His coverage of the Geraldine Feraro comments also showed his bias: that he, like apparently everyone at MSNBC, sees Barak Obama as the second coming and are willing to seize on anything that goes bad in the Clinton campaign to bring her down. I don’t know if Feraro was being racist. It doesn’t matter since, as has been proven time and time again, intent doesn’t matter when perceptions are involved, especially when dealing with race or gender. But, assuming she was not intending to be racist, I do think she brings up a legitimate point, and I do think that if a black person had said the same thing it wouldn't have created the furor it did. What I got out of what she said was that a lot of people are voting for Obama because he is black, which is true. Not that he was the beneficiary of some sort of quota system, but that part of his support comes to him because he's the first viable black candidate we've ever had. I think that's undeniable, and Olberman has proved it time and again. In the very same piece he noted that Obama won 90% of the black vote in Mississippi. He and others have pointed out that (a) there is no real substantive difference between Obama and Hilary and (b) that Obama's base is among African Americans and upper income liberals, the two constituencies that were believed to form Hilary's base as recently as December. In order to stay alive in this campaign she has had to reap the reward of Edwards leaving the race, and take over his constituency, the labor and working class whites, people she was never supposed to do well with (and people who are more likely to be overtly racist, it must be said). She had to do this because Barak beat her on her own turf. And the reason he was able to do this is because he is so inspirational, and the biggest part of his inspiration is that he is black. Among my black students Barak carries about 99%, and they all say that they are voting for him because they want to see a black president. That is the biggest change he represents, and everybody knows it. AND IT IS A PERFECTLY GOOD REASON TO SUPPORT HIM. (so long as it’s not the only reason). How many talking heads have commented on how symbolic his presidency would be, or have said that the best way to change the perception of America is to have the face of America be black? The media wants to have it both ways: you can praise Obama for his position as the first black candidate but if you say it gives him an edge then you are being racist.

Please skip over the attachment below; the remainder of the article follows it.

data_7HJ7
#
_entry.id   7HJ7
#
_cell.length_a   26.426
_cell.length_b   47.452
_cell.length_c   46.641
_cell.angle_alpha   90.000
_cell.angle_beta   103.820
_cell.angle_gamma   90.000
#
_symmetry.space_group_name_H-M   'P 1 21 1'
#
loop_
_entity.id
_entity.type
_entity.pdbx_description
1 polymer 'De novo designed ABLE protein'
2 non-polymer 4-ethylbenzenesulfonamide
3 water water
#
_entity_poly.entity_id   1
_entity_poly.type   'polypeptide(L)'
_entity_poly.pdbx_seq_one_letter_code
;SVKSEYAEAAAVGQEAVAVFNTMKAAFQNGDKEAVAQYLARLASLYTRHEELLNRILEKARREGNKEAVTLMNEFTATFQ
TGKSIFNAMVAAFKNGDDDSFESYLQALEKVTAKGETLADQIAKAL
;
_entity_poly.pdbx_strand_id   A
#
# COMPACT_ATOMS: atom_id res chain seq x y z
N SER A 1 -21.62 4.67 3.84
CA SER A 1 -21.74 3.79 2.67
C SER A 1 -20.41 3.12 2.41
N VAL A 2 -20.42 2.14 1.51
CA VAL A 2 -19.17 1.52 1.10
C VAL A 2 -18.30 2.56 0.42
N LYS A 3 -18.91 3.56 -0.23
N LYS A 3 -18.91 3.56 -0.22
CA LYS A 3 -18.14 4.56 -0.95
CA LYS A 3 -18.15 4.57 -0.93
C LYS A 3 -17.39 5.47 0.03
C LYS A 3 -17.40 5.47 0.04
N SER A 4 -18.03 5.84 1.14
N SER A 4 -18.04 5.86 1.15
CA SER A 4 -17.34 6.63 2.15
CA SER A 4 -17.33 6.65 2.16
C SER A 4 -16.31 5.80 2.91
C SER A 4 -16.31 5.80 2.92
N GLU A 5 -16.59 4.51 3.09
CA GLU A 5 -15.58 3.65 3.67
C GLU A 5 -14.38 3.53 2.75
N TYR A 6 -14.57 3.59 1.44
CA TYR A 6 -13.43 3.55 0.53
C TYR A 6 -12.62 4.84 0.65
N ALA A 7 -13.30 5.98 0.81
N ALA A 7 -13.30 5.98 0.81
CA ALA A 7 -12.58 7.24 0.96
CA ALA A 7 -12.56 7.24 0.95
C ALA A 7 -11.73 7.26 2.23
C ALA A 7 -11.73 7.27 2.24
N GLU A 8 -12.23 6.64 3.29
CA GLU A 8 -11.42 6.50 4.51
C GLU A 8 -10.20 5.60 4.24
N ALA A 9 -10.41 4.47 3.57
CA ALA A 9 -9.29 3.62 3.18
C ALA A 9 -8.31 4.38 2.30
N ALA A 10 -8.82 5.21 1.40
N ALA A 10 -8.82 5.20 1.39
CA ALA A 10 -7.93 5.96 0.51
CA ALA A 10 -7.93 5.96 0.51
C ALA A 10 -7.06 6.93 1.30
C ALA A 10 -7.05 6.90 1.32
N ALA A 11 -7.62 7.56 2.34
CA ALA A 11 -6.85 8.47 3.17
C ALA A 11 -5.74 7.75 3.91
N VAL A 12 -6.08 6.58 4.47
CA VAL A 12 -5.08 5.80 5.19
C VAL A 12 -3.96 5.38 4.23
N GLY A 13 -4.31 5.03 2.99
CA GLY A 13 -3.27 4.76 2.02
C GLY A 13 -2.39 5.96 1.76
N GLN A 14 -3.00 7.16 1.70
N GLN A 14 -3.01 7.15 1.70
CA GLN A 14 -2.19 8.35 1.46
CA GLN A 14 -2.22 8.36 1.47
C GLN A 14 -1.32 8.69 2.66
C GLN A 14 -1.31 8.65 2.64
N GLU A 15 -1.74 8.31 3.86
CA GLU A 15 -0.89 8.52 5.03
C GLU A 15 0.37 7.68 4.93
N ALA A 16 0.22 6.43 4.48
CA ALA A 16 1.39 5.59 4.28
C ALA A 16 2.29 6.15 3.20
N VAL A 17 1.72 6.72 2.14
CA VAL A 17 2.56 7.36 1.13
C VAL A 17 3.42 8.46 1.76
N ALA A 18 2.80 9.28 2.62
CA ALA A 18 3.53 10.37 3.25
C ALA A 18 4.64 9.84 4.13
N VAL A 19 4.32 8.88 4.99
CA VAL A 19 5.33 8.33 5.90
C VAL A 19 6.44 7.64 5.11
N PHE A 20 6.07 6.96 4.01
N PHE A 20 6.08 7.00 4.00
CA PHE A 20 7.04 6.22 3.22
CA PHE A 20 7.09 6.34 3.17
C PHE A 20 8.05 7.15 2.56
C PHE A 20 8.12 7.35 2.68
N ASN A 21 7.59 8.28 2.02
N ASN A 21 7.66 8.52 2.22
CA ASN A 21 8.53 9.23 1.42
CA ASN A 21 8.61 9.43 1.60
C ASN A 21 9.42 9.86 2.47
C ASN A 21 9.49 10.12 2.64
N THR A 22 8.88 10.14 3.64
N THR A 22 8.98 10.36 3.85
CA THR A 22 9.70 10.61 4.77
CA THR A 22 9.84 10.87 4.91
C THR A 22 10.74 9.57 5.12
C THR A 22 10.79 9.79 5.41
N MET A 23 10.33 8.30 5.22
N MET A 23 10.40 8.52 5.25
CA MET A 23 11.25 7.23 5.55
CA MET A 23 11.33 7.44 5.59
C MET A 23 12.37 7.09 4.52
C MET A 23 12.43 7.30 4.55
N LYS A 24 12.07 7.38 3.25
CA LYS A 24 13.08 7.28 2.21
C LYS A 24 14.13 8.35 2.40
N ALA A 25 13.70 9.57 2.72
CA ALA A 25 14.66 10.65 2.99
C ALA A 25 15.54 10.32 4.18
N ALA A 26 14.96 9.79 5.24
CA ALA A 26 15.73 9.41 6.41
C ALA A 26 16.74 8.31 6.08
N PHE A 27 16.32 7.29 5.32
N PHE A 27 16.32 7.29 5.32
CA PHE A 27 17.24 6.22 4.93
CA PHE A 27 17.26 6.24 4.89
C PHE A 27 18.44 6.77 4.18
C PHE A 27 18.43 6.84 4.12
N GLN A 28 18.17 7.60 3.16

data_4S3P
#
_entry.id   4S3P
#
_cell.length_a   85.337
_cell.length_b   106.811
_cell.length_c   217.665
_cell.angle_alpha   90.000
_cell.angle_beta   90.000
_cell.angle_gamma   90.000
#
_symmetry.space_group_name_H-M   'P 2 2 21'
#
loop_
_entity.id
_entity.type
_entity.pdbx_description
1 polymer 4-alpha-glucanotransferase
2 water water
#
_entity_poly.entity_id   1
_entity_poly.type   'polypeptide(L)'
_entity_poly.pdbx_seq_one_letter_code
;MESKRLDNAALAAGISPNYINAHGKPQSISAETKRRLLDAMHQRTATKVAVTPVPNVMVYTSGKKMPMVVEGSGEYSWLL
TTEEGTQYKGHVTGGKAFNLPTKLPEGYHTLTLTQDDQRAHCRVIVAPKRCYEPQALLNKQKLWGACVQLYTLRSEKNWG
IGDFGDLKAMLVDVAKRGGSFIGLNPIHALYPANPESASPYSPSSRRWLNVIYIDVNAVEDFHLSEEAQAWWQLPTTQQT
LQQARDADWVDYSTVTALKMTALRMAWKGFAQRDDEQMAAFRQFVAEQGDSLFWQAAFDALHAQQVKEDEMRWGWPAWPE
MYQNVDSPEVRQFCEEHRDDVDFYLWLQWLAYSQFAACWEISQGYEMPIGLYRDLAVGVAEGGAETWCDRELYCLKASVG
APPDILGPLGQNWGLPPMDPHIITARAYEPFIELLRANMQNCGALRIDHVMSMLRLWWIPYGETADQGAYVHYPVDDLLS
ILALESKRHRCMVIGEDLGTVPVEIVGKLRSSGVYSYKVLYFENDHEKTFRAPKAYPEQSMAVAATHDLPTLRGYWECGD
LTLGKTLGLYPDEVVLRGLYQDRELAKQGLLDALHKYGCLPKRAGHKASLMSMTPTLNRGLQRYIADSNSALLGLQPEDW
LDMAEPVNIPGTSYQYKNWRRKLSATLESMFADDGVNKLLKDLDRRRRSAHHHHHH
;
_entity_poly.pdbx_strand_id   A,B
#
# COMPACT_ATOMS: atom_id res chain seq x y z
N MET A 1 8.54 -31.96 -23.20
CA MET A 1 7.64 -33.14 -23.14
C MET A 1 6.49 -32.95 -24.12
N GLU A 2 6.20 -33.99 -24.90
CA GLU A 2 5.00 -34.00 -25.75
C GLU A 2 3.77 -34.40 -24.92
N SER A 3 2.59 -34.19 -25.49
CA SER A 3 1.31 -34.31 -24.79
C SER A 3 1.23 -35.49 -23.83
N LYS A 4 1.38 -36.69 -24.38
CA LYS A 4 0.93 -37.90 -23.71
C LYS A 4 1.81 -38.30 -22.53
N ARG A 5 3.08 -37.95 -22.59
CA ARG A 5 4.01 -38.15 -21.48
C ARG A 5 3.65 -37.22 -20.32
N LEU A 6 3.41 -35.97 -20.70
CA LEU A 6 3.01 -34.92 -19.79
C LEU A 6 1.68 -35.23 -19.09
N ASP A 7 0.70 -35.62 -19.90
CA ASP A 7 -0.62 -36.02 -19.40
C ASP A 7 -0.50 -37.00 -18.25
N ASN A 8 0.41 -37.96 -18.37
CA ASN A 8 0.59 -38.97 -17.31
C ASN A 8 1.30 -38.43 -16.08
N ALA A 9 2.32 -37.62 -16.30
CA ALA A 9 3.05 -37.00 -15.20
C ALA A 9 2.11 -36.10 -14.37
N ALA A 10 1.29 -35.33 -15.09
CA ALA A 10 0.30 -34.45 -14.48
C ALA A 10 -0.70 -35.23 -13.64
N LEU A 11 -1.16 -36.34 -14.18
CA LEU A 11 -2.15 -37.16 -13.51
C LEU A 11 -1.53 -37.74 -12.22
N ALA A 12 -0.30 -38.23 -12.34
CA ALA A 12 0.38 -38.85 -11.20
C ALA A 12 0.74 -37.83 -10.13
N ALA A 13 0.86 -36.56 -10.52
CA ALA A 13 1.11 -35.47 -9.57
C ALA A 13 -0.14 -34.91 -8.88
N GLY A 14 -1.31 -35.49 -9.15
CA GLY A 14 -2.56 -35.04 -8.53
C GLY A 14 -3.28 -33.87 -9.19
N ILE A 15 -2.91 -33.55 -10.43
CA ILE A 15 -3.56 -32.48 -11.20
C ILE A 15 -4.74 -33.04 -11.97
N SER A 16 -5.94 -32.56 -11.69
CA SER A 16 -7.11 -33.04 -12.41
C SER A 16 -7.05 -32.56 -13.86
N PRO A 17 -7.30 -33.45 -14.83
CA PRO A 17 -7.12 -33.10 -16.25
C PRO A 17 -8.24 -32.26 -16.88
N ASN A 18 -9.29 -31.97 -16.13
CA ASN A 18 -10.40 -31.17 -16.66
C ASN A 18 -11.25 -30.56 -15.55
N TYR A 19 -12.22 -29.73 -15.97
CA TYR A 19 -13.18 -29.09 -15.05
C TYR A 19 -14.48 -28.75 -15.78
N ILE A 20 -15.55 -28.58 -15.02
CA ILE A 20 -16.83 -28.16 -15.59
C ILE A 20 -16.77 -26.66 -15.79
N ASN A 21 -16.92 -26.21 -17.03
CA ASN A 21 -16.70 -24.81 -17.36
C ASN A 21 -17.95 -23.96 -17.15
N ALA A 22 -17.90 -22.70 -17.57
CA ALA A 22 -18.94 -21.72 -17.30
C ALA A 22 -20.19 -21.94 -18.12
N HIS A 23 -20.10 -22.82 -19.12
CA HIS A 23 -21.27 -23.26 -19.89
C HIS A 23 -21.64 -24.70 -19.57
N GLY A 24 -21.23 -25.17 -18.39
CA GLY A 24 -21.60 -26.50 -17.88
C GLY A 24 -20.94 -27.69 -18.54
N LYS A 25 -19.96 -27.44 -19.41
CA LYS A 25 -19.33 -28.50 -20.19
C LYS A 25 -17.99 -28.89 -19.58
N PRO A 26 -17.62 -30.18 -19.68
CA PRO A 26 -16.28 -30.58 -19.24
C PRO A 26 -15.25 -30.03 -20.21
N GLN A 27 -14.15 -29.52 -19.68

That's what Feraro said: that Barak is doing so well because he is taking away Hilary's base, and one reason they are going to him is because they like the idea of a black president. And there's some truth to that. But it is an ugly truth, a truth we don't like to think or talk about, and like Jimmy the Greek saying something that people in Black Studies had been saying for years (that blacks were treated like livestock by slave owners), she said it in a way that was sure to inflame people's racial sensitivities, and a white person can't do that. I didn’t hear her say that she thinks Obama is not qualified to be president. But she obviously thinks Hilary is more qualified. I also hope she realizes that just about everybody who supported her as a vice presidential candidate did so because she was a woman (I know I did).
I think Olberman's real point was that by saying shat she said she is playing the race card big time and appealing to the people who will vote *against* Obama because he *is* black. If true then it is an ugly, disgusting thing to do. Like Jimmy the Greek's comments, Feraro's statement only re-enforces racist attitudes. And perhaps, as I wrote earlier, perceptions is more important than intent.
But Olberman’s response was not limited to Feraro. It was really to pound on Hilary for not distancing herself from Feraro: a person who, Olberman seems to realize, represents the one constituency Hilary absolutely cannot afford to loose, women. By harping on this issue the way he was Olberman was exposing his own bias in favor of Barak Obama. Hilary was right when she played the Nixon card: the media really are out to get her, and Olberman is leading the charge. Obama never gets this treatment and I for one am willing to say that part of it is because he’s black. But I’m not the only one: MSNBC’s Chuck Scarborough confirmed this on Real Time last week, saying that he has gotten pressure from producers not to criticize Obama because it could be seen as racist. There is less compunction about going after Hilary. Feraro has noted that it’s more acceptable to be sexist in America than racist, and she’s right. Don’t believe me? Watch a Hooters commercial sometime and then ask yourself if you could open a restaurant where the waiters all wore black face. I'm sure I'll be seen as racist for this post in some circles, but tell me I'm wrong.
By the way, I might as well say it at this point: I voted for Obama. And his being black had something to do with that.